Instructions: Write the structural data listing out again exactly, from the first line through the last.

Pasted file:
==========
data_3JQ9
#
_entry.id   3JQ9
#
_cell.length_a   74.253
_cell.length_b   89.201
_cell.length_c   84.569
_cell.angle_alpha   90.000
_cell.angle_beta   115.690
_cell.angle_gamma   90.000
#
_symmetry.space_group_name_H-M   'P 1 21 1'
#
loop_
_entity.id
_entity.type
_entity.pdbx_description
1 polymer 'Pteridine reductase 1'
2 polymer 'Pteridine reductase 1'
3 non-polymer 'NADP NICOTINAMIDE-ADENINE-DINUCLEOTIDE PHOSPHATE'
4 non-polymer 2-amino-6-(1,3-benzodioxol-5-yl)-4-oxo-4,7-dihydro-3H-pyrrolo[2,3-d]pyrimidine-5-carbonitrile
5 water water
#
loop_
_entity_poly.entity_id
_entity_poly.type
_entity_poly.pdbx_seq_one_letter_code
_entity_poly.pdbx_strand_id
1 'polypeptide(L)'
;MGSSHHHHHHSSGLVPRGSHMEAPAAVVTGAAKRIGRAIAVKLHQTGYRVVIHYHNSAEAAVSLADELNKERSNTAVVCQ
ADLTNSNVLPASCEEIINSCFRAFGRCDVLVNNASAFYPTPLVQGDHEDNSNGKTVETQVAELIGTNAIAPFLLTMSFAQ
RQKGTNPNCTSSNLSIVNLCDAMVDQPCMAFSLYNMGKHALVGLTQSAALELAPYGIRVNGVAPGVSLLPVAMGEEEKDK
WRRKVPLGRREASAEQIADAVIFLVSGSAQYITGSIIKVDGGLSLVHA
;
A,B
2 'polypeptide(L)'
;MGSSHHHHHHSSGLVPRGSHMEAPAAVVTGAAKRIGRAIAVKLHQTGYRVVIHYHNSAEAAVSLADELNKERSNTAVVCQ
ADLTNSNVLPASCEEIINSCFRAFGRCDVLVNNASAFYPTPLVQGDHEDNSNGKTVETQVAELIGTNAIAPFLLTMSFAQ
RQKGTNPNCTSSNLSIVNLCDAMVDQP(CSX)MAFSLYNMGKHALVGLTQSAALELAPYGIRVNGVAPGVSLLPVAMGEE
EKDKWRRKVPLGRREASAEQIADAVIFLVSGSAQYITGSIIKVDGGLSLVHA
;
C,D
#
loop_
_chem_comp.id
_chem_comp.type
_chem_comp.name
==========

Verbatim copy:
data_3JQ9
#
_entry.id   3JQ9
#
_cell.length_a   74.253
_cell.length_b   89.201
_cell.length_c   84.569
_cell.angle_alpha   90.000
_cell.angle_beta   115.690
_cell.angle_gamma   90.000
#
_symmetry.space_group_name_H-M   'P 1 21 1'
#
loop_
_entity.id
_entity.type
_entity.pdbx_description
1 polymer 'Pteridine reductase 1'
2 polymer 'Pteridine reductase 1'
3 non-polymer 'NADP NICOTINAMIDE-ADENINE-DINUCLEOTIDE PHOSPHATE'
4 non-polymer 2-amino-6-(1,3-benzodioxol-5-yl)-4-oxo-4,7-dihydro-3H-pyrrolo[2,3-d]pyrimidine-5-carbonitrile
5 water water
#
loop_
_entity_poly.entity_id
_entity_poly.type
_entity_poly.pdbx_seq_one_letter_code
_entity_poly.pdbx_strand_id
1 'polypeptide(L)'
;MGSSHHHHHHSSGLVPRGSHMEAPAAVVTGAAKRIGRAIAVKLHQTGYRVVIHYHNSAEAAVSLADELNKERSNTAVVCQ
ADLTNSNVLPASCEEIINSCFRAFGRCDVLVNNASAFYPTPLVQGDHEDNSNGKTVETQVAELIGTNAIAPFLLTMSFAQ
RQKGTNPNCTSSNLSIVNLCDAMVDQPCMAFSLYNMGKHALVGLTQSAALELAPYGIRVNGVAPGVSLLPVAMGEEEKDK
WRRKVPLGRREASAEQIADAVIFLVSGSAQYITGSIIKVDGGLSLVHA
;
A,B
2 'polypeptide(L)'
;MGSSHHHHHHSSGLVPRGSHMEAPAAVVTGAAKRIGRAIAVKLHQTGYRVVIHYHNSAEAAVSLADELNKERSNTAVVCQ
ADLTNSNVLPASCEEIINSCFRAFGRCDVLVNNASAFYPTPLVQGDHEDNSNGKTVETQVAELIGTNAIAPFLLTMSFAQ
RQKGTNPNCTSSNLSIVNLCDAMVDQP(CSX)MAFSLYNMGKHALVGLTQSAALELAPYGIRVNGVAPGVSLLPVAMGEE
EKDKWRRKVPLGRREASAEQIADAVIFLVSGSAQYITGSIIKVDGGLSLVHA
;
C,D
#
loop_
_chem_comp.id
_chem_comp.type
_chem_comp.name